Water potential and its components

Water potential

The water potential, also known as the chemical potential of water, is a measurement of the free energy associated with water. The Greek letter (psi) represents water potential, which is defined in relation to the water potential of pure water, which is zero. As a result, psi is always negative. Mega Pascals are the units of water potential (MPa). At the same temperature, it is a relative quantity that is affected by concentration, pressure, and gravity. Water potential can be represented as the sum of component potentials.

Ψ= Ψs+ Ψm+ Ψp + Ψg

Where, Ψs = Solute osmotic potential (symbol π)
Ψm = Matric potential (symbol T)
Ψp = Pressure potential (symbol P)
Ψg = Gravitational potential (symbol G)

Osmotic potential :

The component created by the solute dissolved in the cell sap, mostly vacuolar sap, is the osmotic potential, Ψs (or π)

Matric Potential :

Water contained in micro capillaries or bonded on the surfaces of cell walls and other cell components is referred to as the matric potential Ψm (or T).

Pressure potential :

The turgor pressure created by water diffusion into protoplasts confined in walls that resist expansion is known as the pressure potential Ψp (or P). Because of root pressure, p is normally negative in transpiring plants’ xylem and positive in guttating plants’ xylem.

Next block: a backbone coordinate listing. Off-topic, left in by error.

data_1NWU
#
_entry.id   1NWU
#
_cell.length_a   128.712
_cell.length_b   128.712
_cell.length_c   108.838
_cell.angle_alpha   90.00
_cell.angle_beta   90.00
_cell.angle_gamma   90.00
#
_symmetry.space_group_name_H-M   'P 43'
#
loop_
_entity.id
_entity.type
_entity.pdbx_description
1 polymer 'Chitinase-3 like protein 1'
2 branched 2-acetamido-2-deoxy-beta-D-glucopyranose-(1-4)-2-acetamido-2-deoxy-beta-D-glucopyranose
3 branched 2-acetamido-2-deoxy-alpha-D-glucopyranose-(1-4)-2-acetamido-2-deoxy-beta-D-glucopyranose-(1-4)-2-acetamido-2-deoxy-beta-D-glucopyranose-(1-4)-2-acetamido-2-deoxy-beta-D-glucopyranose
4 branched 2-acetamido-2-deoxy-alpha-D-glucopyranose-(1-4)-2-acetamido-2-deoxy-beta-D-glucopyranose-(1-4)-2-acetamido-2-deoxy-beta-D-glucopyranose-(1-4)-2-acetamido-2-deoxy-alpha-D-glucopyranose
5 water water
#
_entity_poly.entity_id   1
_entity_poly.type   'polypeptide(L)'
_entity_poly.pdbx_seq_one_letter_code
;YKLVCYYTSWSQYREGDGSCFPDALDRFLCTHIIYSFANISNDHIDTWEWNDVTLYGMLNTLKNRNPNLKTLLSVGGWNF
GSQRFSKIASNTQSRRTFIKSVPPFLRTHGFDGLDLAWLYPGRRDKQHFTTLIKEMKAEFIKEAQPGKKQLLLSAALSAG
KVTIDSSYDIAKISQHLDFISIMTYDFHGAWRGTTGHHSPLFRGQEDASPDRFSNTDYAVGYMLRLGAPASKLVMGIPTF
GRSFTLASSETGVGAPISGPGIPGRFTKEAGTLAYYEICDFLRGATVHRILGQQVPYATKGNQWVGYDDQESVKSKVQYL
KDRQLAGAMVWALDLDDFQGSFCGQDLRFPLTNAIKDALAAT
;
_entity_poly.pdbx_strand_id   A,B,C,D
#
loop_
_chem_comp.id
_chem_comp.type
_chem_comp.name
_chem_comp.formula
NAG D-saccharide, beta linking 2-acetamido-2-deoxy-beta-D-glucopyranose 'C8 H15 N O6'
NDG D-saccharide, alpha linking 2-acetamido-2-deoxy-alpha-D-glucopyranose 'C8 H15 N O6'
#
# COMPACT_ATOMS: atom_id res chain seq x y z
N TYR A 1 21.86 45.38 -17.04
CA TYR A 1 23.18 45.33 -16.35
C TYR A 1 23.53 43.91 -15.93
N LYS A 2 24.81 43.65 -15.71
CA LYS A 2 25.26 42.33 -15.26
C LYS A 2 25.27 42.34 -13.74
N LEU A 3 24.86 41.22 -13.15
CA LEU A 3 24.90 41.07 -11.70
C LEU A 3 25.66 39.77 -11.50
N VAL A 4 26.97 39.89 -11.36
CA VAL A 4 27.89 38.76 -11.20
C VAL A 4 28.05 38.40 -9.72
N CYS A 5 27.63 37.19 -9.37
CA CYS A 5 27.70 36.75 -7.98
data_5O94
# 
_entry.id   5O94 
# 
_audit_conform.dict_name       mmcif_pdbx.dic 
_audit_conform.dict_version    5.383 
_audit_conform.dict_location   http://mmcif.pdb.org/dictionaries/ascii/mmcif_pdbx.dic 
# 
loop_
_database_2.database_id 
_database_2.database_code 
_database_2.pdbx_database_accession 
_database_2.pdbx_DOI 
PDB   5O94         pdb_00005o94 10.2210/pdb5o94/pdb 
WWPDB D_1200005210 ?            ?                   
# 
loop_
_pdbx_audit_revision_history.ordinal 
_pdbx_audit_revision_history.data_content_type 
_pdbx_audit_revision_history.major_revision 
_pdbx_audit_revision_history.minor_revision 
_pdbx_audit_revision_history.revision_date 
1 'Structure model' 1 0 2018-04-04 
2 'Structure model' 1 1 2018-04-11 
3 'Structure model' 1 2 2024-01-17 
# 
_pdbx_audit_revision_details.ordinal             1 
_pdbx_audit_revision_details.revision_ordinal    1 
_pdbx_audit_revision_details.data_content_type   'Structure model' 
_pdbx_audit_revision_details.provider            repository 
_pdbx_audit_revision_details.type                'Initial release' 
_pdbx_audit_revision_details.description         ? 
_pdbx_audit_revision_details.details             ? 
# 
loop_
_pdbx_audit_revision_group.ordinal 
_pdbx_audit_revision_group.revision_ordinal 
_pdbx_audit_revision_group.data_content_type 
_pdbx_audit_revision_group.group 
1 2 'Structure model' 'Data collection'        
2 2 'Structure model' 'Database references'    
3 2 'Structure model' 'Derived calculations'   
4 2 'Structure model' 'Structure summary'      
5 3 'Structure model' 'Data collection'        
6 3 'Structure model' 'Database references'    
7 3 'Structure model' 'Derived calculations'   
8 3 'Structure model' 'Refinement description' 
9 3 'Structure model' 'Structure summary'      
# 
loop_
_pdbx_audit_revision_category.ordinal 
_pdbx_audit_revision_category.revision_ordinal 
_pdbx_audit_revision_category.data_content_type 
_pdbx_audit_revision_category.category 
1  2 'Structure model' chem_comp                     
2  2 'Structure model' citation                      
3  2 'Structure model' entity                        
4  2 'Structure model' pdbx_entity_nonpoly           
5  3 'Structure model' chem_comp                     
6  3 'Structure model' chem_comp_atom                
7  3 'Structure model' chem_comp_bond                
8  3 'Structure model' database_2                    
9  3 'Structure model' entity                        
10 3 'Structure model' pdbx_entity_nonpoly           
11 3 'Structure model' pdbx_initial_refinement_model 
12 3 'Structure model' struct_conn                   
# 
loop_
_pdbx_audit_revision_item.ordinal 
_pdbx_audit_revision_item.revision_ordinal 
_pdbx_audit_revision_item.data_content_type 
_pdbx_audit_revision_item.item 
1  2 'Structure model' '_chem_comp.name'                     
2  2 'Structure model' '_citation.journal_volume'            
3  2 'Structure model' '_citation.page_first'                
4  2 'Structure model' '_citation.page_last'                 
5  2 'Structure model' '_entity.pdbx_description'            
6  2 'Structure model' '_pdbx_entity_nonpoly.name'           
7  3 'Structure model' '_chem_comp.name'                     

Gravitational Potential :

When comparing potentials in leaves at different heights on trees and in soils, the influence of gravity, Ψg (or G), is a term of little consequence within a root or a leaf, but becomes essential when comparing potentials in leaves at different heights on trees and in soils.

Water must resist a gravitational force of 0.01 Mpa/m to travel upward in a tree stem, while gravity causes water to drain downhill in soil. Because the volume of matric water is so little in comparison to the volume of vacuolar water in the parenchyma, prospective water makes only a small proportion of the total water; yet, matric potential can regulate the cell water potential. As a result, the matric potential and gravitational potential values for herbaceous plants and annual field crops with a low vertical height (less than 10 m) are tiny and sometimes disregarded.

Water changes from having a lower negative water potential to having a higher negative water potential.

Importance of water potential :

Water potential is a diagnostic technique that allows plant scientists to put a numerical value on the water condition of plant cells and tissues. The stronger a plant cell’s or tissue’s ability to absorb water, the lower its water potential. Conversely, the greater the tissue’s capacity to deliver water to other more dry cells and tissues, the higher its water potential.

Water potential is therefore utilized to assess water stress and shortage in plant cells and tissues. The leaves of most plants rooted in well-watered soils have water potentials ranging from -2 to -8 bars on average. Leaf water potential will become more negative than -8 bars when soil moisture supply decreases, and leaf growth rates will decrease. When water potential falls to roughly -15 bars, most plant tissues will stop growing (i.e., will not increase).

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